The Memory Palace

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Episode 35:
A Brief Eulogy for a Consumer Electronics Product

Oct 27, 2010

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Music, Footnotes & Ephemera

Start with “the One That You Love” by Air Supply (I mean, finally, right?). Then the beginning of “While You See a Chance” by Steve Winwood. Wrapped up with “On Our Way to Fall” by Yo La Tengo. The ball game is a clip from Nolan Ryan’s 5th no hitter. So, no, not a white sox game. But from 1981.

A version of this story was originally commissioned for an exhibit at the Scottsdale Museum of Contemporary Art in 2009. (Note, if you have a museum and want some audio that isn’t super boring, drop me a line).

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8 Comments | Leave a Comment

8 Comments on A Brief Eulogy for a Consumer Electronics Product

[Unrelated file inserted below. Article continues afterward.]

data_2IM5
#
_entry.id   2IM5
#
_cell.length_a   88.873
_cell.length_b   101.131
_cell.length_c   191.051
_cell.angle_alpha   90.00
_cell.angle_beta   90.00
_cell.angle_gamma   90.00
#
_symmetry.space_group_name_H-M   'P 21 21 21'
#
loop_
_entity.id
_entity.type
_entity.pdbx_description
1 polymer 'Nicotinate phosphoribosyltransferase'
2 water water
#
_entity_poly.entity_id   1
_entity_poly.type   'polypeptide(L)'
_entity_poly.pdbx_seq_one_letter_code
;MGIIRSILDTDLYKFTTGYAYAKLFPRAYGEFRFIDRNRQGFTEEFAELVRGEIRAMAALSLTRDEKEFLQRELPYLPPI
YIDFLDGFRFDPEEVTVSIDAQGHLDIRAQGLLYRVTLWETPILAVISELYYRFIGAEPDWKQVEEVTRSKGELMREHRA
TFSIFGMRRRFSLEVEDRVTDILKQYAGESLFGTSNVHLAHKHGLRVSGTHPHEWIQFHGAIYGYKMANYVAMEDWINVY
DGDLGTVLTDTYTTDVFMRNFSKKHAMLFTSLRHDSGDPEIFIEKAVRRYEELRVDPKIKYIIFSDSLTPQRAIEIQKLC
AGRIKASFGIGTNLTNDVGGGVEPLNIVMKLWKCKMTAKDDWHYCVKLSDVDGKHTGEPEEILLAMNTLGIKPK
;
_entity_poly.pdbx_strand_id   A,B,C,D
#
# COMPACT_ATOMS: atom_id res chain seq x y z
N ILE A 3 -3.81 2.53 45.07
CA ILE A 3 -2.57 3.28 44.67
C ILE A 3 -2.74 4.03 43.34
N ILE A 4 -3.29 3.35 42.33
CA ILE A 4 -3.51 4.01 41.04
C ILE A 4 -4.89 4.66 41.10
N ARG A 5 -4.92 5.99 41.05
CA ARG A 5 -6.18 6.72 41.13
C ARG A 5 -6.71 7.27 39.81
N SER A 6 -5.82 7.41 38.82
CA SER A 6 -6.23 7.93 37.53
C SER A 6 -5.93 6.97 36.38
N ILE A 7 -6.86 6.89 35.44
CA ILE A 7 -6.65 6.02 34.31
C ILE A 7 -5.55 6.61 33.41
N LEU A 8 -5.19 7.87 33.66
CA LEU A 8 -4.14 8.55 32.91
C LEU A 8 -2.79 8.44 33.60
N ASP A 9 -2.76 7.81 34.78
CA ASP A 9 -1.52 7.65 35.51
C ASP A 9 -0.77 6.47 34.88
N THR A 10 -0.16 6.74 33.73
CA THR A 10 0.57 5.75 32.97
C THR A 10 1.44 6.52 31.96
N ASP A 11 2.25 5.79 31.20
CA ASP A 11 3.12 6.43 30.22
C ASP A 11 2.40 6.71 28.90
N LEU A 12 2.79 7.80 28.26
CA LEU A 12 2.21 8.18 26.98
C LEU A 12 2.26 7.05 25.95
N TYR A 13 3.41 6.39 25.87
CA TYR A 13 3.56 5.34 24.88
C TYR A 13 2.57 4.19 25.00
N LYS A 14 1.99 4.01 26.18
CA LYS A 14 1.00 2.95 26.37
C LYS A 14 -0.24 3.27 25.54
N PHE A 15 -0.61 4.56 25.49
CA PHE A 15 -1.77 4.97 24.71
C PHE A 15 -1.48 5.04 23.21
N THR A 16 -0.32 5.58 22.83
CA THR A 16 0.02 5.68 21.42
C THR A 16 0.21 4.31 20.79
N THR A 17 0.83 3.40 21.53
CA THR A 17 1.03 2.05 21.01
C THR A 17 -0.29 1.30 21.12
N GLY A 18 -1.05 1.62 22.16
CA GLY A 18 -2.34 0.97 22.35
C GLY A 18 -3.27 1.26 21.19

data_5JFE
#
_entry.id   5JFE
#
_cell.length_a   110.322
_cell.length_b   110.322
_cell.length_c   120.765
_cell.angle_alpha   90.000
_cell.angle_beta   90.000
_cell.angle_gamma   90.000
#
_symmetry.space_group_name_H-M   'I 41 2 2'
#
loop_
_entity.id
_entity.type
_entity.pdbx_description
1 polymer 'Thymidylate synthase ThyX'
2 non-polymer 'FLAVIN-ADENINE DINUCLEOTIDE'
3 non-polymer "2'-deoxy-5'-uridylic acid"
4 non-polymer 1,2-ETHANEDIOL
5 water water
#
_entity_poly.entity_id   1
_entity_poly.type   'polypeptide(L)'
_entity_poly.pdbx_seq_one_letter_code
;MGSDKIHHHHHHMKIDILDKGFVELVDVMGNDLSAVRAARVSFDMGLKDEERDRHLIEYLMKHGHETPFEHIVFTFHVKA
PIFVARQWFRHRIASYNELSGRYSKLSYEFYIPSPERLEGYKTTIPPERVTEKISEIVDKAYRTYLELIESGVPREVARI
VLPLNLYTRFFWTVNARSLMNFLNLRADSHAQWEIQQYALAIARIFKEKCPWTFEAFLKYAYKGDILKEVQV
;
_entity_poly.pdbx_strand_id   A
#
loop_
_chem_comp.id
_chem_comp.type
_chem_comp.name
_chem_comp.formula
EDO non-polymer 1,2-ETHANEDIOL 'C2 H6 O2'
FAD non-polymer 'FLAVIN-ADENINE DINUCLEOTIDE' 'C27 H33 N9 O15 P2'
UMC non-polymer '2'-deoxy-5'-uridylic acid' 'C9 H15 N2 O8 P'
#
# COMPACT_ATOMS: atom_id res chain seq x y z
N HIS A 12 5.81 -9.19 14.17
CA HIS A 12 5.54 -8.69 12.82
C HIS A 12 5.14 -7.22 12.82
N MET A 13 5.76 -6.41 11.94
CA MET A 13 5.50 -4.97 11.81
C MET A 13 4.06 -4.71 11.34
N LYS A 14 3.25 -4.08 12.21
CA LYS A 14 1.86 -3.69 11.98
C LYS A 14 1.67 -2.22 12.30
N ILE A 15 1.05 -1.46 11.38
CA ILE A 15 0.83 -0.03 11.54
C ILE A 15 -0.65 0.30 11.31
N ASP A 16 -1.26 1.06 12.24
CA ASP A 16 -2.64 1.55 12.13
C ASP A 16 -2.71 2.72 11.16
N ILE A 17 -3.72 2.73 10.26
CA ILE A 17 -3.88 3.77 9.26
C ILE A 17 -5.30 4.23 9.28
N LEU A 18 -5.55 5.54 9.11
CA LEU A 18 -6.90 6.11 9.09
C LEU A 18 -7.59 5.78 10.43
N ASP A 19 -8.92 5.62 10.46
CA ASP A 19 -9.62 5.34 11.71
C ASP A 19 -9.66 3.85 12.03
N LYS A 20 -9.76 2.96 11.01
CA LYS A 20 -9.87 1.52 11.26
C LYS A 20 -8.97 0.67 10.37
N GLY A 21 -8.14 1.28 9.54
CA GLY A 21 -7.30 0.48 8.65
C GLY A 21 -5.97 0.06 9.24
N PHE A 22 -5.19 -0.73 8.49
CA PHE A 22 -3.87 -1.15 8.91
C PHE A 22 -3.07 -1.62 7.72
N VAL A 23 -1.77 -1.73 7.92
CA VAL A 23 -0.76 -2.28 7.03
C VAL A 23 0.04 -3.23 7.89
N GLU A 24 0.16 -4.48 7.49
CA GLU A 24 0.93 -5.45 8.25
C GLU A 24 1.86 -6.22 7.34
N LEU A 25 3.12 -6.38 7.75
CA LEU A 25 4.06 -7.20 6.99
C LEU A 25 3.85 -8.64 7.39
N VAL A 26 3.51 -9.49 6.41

1. chris says:

    fantastic, as usual. very touching.

  2. Emily says:

    I just heard this on Here and Now on NPR and it gave me goosebumps! I have such a dopey smile on my face recalling all those fond Walkman memories … thank you for the beautiful eulogy.

  3. Vivian says:

    Wonderful piece of writing which articulated the feelings of so many people in the world when the word Walkman is conjured in our brain. Thank you.

  4. Matt says:

    I remember very well what the Sony Walkman did for me and you articulated it very well. It provided a personalized soundtrack to the reality of the here and now. Great episode!

  5. Pingback: heard, once | The Memory Palace

  6. Evan Forman says:

    “The feeling…of having just the right song come on at just the right moment…” Cue Yo La Tengo.

    Is there a more just-the-right-song-at-just-the-right-moment band than YLT? I think that the sentiment may actually postdate their formation.

    Well played.

  7. Brad says:

    It’s “While You See a Chance” by Steve Winwood.

  8. Dc says:

    Hello Thememorypalace,
    In addition to your post I was wondering Consumer electronics have taken over many aspects of our home lives in the last 40 years. It’s easy to forget that human civilisation existed for thousands of years without consumer electronics, as the products we use on a daily basis are so deep-rooted that many of us would swear we are not capable to conduct our lives without them.